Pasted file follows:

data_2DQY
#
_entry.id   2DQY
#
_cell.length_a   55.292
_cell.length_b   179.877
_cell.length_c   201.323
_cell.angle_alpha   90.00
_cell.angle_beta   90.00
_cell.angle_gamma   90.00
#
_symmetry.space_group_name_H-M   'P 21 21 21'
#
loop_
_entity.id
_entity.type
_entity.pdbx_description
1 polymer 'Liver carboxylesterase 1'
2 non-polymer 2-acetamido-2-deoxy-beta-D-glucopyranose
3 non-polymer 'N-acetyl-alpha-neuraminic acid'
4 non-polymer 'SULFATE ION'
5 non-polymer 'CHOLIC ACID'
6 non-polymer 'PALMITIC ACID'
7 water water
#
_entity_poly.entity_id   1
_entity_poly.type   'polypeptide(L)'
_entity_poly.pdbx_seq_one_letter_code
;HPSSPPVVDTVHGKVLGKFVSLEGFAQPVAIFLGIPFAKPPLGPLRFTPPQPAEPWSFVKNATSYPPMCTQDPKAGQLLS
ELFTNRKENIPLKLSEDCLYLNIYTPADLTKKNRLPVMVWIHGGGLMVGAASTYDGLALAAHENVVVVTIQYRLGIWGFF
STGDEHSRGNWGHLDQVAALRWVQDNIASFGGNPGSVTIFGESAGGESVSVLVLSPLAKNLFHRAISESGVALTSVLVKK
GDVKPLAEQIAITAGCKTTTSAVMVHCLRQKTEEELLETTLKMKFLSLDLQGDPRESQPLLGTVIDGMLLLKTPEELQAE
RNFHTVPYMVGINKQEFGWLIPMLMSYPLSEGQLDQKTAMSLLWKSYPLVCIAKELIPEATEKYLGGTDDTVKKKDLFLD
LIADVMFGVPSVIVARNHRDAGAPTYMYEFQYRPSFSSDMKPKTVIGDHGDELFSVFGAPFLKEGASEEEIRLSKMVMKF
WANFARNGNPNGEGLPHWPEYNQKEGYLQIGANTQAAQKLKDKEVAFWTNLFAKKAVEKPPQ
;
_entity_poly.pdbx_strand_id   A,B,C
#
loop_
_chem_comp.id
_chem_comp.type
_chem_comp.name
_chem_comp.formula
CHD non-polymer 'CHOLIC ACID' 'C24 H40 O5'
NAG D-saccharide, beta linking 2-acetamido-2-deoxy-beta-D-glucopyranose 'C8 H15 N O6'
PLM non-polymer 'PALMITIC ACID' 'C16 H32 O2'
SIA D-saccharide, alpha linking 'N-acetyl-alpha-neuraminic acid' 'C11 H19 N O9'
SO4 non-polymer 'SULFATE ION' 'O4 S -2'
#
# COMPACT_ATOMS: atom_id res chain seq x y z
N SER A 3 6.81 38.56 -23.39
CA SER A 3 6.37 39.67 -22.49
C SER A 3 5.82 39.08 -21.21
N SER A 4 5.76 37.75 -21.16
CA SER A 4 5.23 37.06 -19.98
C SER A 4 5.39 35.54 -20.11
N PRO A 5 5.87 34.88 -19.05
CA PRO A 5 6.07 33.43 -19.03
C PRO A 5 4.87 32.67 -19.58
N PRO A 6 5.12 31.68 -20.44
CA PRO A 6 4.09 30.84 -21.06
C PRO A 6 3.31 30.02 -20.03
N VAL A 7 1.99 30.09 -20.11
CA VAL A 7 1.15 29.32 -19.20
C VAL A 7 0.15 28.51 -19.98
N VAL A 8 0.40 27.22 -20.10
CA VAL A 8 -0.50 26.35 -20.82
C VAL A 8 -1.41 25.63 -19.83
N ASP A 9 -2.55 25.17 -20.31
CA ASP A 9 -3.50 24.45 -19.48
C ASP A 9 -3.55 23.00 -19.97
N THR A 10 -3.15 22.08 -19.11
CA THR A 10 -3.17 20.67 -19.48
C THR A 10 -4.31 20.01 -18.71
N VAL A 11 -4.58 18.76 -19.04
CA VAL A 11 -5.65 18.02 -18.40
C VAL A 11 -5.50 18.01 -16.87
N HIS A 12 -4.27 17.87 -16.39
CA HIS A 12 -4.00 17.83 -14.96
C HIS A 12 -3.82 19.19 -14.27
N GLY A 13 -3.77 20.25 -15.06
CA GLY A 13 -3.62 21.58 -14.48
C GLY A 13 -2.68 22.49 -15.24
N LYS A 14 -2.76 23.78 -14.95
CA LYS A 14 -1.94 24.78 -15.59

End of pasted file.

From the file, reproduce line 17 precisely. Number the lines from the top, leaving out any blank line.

_entity.pdbx_description